Change the Exchange Mailbox Database Path for a Mailbox Database Copy

Aftab Alam
Aftab Alam linkedin | Updated On - December 02, 2022 |

Read time 4 minutes

Database Availability Groups (DAGs) keep multiple copies of an Exchange database for automatic failover recovery. Though these copies may remain on different servers, the database copies should have a path similar to that of the original database. For example, if the primary database has a path like Documents\database\mailbox1.edb, then the copy database should have the same path in its Server as Documents\database\mailbox1.edb.

As soon as a database copy is created, continuous replication will be enabled automatically between the original and copy database. Exchange assigns an automatic identity to the database copies in the format <database>\<host server name>. It saves the database from many problems like abrupt deletion, corruption, improper handling, etc.

Prerequisites of Changing the Path of the Database Copy

There are some prerequisites necessary for the process. See the following points –

  • The user should have Organization Management and Database Copies permissions to change the path of the database copy.
  • Will have to dismount the database during the moving operation. So, users will not be able to access it.
  • Disable the replication of database for all the copies. It can be done using the Remove-MailboxDatabaseCopy cmdlet.

To create a new path to the database copy, you can take the assistance of Exchange Management Shell only as there is no option in Exchange Admin Center (EAC) which you can use to complete the job. Here is the step-by-step process which you need to follow:

  1. Run the command to get the replay lag or truncation lag settings.
    Get-MailboxDatabase Database3423 | Format-List *lag*
  2. Run the command to disable to circular logging if it is in ‘Enabled’ status.
    Set-MailboxDatabase Database3423 -CircularLoggingEnabled $false
  3. Now, remove database copies from the database with the help of the following cmdlet.
    Remove-MailboxDatabaseCopy -Identity Database3423\CopyDatabase3423 -Confirm:$False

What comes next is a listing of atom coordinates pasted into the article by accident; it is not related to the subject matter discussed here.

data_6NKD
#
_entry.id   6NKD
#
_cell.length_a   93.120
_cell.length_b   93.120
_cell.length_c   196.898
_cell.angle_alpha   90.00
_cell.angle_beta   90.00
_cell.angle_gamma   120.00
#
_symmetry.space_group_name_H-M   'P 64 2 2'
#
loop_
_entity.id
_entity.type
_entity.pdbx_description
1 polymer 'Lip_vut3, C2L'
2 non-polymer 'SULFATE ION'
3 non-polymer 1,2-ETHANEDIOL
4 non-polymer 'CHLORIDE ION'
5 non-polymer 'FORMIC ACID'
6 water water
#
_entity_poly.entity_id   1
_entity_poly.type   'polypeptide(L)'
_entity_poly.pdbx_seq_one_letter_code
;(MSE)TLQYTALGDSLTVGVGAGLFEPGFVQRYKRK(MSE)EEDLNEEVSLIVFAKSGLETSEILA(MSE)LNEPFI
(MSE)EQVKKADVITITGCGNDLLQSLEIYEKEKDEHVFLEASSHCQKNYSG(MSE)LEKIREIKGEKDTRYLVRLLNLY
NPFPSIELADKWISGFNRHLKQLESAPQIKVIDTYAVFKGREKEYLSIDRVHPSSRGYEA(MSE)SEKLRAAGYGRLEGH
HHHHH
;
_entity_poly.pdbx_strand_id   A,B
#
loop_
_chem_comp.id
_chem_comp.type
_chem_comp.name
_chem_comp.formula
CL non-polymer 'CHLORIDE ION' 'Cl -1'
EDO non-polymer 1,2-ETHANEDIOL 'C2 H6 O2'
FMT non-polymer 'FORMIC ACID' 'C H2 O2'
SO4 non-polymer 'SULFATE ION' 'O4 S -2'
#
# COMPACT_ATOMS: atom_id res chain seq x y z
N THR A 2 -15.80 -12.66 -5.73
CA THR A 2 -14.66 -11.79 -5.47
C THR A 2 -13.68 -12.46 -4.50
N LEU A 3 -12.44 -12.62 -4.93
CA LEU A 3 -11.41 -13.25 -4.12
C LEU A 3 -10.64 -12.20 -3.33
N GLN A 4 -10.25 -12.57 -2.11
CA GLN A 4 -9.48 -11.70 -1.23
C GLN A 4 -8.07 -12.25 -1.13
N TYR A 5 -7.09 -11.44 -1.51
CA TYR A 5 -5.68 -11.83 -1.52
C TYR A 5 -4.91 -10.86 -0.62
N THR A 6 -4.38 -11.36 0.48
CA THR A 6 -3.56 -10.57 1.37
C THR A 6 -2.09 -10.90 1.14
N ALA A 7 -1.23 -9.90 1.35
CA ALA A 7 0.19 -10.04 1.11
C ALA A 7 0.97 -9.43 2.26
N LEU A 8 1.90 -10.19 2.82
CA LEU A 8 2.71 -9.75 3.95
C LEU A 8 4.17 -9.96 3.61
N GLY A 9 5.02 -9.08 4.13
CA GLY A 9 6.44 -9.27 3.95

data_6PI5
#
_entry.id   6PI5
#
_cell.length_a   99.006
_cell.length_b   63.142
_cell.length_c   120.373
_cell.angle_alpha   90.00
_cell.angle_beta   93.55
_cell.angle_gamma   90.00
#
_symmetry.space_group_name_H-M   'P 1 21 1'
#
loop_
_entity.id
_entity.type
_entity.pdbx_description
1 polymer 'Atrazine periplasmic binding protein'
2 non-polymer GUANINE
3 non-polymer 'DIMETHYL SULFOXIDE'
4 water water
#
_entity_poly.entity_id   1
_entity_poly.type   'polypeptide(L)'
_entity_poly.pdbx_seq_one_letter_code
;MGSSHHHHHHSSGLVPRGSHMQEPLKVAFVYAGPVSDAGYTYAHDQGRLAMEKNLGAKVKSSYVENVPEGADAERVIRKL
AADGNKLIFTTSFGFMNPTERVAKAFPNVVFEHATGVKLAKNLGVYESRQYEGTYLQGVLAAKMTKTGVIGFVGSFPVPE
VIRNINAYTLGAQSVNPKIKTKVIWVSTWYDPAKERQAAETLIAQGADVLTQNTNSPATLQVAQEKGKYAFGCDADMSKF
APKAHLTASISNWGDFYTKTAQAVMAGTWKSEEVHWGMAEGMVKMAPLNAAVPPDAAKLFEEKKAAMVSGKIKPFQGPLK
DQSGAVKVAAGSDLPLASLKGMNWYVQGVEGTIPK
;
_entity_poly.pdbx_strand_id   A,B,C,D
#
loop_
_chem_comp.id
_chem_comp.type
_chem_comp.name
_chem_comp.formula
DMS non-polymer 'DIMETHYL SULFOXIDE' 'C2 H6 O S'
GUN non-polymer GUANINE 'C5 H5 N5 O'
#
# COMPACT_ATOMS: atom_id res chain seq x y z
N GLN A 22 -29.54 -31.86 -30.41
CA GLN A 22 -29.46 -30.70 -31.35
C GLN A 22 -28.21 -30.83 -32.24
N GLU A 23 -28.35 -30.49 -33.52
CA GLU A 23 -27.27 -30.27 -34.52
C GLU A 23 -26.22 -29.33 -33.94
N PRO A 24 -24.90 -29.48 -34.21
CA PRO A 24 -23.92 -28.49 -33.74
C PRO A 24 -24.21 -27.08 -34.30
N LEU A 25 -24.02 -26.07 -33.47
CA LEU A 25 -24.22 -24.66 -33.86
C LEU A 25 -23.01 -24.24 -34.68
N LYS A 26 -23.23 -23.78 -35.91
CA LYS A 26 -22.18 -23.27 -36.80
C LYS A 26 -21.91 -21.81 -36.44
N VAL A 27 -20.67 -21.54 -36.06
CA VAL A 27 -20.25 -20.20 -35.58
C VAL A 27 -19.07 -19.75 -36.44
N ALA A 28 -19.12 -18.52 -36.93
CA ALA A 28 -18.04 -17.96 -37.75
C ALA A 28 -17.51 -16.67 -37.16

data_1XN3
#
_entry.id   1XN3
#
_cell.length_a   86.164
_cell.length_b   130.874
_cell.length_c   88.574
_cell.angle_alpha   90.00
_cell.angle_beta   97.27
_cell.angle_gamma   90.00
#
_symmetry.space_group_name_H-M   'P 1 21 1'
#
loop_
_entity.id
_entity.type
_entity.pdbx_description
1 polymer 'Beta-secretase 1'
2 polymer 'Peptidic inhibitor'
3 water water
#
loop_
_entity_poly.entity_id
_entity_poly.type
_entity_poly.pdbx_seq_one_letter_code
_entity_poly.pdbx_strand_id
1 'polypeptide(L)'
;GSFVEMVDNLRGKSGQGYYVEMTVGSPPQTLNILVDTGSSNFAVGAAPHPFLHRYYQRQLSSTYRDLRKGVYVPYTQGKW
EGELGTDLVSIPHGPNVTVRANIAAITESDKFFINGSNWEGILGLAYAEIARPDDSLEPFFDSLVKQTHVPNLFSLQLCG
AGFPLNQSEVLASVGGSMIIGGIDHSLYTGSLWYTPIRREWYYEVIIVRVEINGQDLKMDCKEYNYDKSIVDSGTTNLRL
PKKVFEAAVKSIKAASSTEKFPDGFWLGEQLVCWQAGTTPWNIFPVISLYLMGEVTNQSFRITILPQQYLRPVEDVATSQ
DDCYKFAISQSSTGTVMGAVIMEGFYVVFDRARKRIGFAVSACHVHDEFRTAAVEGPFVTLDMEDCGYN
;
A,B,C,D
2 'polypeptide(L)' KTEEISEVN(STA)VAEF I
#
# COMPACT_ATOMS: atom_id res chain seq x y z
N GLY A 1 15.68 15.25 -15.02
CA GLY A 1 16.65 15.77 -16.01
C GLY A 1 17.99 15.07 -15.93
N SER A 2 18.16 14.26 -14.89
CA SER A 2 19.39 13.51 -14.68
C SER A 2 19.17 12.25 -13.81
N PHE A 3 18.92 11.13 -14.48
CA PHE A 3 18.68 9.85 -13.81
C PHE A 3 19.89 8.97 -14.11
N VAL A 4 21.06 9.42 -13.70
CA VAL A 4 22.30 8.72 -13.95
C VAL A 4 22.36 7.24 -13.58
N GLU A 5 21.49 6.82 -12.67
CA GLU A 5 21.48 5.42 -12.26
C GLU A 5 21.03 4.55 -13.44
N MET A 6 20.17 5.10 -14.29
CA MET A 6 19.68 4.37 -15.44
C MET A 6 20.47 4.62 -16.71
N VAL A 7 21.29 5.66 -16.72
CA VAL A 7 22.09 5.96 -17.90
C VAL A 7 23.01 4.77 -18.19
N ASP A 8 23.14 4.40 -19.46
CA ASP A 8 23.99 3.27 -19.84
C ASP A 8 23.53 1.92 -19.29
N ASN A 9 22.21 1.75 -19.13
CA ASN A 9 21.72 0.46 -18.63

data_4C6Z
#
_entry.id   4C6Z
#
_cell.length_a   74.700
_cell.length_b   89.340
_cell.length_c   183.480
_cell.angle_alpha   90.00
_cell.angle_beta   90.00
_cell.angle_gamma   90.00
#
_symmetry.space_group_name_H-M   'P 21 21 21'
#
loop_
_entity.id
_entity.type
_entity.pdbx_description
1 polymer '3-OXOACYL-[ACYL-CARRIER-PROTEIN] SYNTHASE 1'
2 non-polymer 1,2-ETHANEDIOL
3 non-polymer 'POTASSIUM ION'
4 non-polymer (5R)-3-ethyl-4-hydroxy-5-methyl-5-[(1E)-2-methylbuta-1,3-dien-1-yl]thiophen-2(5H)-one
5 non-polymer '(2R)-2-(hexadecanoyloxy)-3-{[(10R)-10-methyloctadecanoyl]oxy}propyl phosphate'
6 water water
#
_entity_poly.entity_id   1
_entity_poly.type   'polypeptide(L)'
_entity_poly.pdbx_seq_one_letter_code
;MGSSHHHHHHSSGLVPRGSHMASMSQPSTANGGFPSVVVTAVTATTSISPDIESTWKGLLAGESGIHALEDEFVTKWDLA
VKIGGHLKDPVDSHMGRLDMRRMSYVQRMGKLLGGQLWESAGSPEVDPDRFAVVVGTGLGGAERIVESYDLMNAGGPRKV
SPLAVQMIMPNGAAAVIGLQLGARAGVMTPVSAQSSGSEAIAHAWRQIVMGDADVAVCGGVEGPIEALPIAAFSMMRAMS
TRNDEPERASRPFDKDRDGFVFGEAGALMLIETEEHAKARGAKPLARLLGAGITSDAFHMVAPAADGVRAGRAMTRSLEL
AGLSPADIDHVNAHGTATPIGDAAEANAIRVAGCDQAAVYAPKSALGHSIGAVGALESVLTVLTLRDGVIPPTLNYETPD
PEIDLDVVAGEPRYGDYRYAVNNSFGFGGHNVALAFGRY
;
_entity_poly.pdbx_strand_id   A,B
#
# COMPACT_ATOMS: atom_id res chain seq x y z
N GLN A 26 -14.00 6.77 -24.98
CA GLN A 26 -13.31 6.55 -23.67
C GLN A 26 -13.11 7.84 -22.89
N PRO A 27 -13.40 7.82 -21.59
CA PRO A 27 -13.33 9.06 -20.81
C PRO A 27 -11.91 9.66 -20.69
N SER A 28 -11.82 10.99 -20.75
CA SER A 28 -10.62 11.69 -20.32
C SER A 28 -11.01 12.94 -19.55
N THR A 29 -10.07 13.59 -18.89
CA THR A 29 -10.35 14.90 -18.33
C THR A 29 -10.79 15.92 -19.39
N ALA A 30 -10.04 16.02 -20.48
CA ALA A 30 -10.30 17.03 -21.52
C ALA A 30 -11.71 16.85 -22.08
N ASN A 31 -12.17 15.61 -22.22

After you remove all the database copies, protect the database and transaction log files which will help you to reseed the database copies after adding them again (refer to Step 6 and Step 7).

  4. Perform the move operation for a mailbox database path to a new location. During this operation, the database copy will remain ‘Dismounted.’
    Move-DatabasePath -Identity Databae3423 -EdbFilePath C:\NewFolder\ Databae3423.edb
  5. Create the same folder structure for the database copy at each Exchange Server (that hosted the passive copies of the database previously). For example, if the primary database has a path like Documents\database\mailbox1.edb then create a similar path for the database copy in each server.
  6. After creating the folder hierarchy, move the database copies to these folders and their log streams (refer to Step 3).
  7. Add all the database copies which were removed in Step 3.
  8. Here, stop and restart the content index services for each Exchange Server where the database copy is present. Run the command –
    Restart-Service MSExchangeFastSearch
  9. Enable the circular logging.
    Set-MailboxDatabase Database3423 -CircularLoggingEnabled $true
  10. Reconfigure the previous values of truncation lag time and replay lag time.
    Set-MailboxDatabaseCopy Database3423\Server3423 -ReplayLagTime 00:10:00
  11. Finally, check the health of database copies by examining the transaction logs using the two commands –
    Get-MailboxDatabaseCopyStatus -Identity Database3423 | Format-List
    Test-ReplicationHealth -Identity Database3423
  12. Verify the whole process by running the cmdlet.
    Get-MailboxDatabaseCopyStatus CopyDatbase3423

After completing the whole process, the database copy will have a different path than the original database. But you can easily conclude that it is a long process when the number of database copies or database size is large. If there is a single error or misstep, then that may corrupt the primary database.

What to do if the Exchange Database is Corrupt?

There are some situations in which the Exchange database is completely inaccessible. Moving such a database or changing their paths may not fix the corruption issue. So, go for a specialized professional tool which is secure and error-free.

Kernel for Exchange Server recovery software which is useful for handling the corruption in Exchange database files. It is also a migration software which can access the database from its location and safely put it to a different Exchange Server. After database corruption, it is a wise option for you to use this software to recover the database and save data to different Exchange Server. You need not make any changes in the settings or any prerequisites before starting the process. Just use the software and Repair corrupt Exchange database instantly.

Kernel for Exchange Server